The distribution of the species is more restricted than the distribution of suitable habitat. The number of localities is decreasing and is expected to keep decreasing due to anthropogenic activities in its habitat.
Population Trend: decreasing
Habitat and Ecology
is a thermophilous and xerophilous species, that grows in small scattered localities during warm and dry years and consequently fluctuating in fructification. The principal habitat of this heliophilous species is represented by deciduous, semideciduous or evergreen forests of xero-thermophilus species found mainly in submediterranean climate regions and at supramediterranean altitudinal levels (Barbati and Marchetti 2005, Pisani et al
The species is mostly associated with pure or mixed evergreen sclerophyllous and deciduous oak communities (Quercus ilex
, Q. suber
, Q. coccifera
, Q. cerris
, Q. robur
, Q. pubescens
, Q. petraea
, Q. pyrenaica
, Q. frainetto
) with which it shows a certain degree of specificity (Gelardi et al
. 2014). Recent phylogenetic molecular analysis confirmed the monotypic genus Alessioporus
as ectomycorrhizal (Tedersoo and Smith 2017). Quercus cerris
, Q. ilex
and Q. suber
are the preferential ectomycorrhizal partners (Gelardi et al
. 2014 and references within, Siniscalco et al
Most of the records are from thermophile oak forests, both deciduous and evergreen. However, it has also been reported with other hosts with only one record in a reforestation with Abies alba
mixed with Fagus
(Gelardi et al
. 2014 and references within, Karadelev and Rusevska 2017, Siniscalco et al
. 2018b, Tentori 2006, Vasquez 2014).
It typically occurs in rather nutrient-poor, sandy, calcareous soils during the driest period of the year (summer to early autumn). It has been recorded both on acidic (pH 5.5-6.2) and basic soils (pH 7.6 or 8.0) (Gelardi et al
. 2014, Pereira 2015, Siniscalco et al
The main threats are modifications to the natural system in particular due to the increase of fire intensity/frequency, habitat loss and degradation resulting from changes in management regime (Blasi et al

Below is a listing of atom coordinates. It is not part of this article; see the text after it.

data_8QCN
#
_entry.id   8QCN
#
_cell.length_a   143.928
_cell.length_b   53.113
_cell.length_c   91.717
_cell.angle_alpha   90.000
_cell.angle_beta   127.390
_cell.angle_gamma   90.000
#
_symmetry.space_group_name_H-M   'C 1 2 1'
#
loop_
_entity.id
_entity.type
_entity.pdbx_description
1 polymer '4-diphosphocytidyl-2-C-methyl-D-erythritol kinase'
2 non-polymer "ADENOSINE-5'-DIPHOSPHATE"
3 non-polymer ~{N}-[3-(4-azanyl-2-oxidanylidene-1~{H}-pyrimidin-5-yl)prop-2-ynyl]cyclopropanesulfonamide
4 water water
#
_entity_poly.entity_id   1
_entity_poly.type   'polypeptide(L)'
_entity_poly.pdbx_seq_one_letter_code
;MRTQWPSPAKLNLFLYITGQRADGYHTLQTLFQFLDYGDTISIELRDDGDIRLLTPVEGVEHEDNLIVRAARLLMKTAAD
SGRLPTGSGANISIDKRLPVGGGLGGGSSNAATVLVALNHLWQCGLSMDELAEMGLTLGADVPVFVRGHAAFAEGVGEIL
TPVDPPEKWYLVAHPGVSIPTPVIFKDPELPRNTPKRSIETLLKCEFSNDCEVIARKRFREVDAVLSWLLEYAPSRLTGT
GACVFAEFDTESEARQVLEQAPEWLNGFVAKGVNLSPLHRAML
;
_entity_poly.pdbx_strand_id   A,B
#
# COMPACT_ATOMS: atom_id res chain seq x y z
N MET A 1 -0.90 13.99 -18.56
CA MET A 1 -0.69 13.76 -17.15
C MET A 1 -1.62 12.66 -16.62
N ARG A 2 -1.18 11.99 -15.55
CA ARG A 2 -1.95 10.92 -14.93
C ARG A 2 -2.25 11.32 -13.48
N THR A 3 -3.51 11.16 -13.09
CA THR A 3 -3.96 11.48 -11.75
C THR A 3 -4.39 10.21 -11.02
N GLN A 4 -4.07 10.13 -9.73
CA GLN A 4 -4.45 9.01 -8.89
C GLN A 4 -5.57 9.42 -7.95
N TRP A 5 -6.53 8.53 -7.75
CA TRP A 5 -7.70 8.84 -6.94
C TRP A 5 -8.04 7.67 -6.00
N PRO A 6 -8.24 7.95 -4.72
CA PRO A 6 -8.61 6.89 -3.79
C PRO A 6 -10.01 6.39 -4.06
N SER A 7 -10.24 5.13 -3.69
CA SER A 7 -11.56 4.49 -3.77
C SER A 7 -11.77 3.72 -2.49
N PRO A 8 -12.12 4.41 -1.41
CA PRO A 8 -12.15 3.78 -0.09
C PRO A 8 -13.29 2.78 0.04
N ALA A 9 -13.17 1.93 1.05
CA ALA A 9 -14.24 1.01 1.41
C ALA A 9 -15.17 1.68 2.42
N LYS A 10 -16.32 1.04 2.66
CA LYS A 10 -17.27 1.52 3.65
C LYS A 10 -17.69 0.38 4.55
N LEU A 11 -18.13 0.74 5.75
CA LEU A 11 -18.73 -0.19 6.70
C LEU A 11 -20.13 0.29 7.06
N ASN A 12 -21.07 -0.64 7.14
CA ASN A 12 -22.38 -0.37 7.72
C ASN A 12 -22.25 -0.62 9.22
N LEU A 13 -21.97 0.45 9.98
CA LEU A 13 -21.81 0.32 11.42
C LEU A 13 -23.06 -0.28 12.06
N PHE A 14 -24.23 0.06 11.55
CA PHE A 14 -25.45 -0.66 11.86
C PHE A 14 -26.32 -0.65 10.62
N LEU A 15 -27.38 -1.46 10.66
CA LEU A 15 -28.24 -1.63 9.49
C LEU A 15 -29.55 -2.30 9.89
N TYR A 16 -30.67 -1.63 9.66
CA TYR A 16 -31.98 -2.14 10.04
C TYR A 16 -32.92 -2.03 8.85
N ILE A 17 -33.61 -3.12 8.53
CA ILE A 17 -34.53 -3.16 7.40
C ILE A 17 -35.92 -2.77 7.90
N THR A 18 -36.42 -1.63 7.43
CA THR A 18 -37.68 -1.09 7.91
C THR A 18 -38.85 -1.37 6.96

Harvesting wood represents another major threat; in Italy this threat is especially present in Sicily.
Other threats are disturbances due recreational and residential and commercial development.
is not protected by international, national, or regional laws although it has been included in the Red List of Italian macrofungi (Rossi et al
Most of the records are located in unprotected areas. Therefore, conservation actions such as habitat protection and limiting development would be helpful.
Ex situ conservation in culture collections developed for the preservation and maintenance of the fungal genetic resources may also be of great relevance.
Additionally, further surveys and continuation of ongoing population size monitoring are recommended in order to better understand the distribution and ecological needs of Alessioporus ichnusanus
Use and Trade
is considered an edible species, however Brotzu and Colomo (2009) reported the species as probably poisonous.
Source and Citation
Persiani, A.M. 2019. Alessioporus ichnusanus. The IUCN Red List of Threatened Species 2019: e.T147144825A167285525. https://dx.doi.org/10.2305/IUCN.UK.2019-3.RLTS.T147144825A167285525.en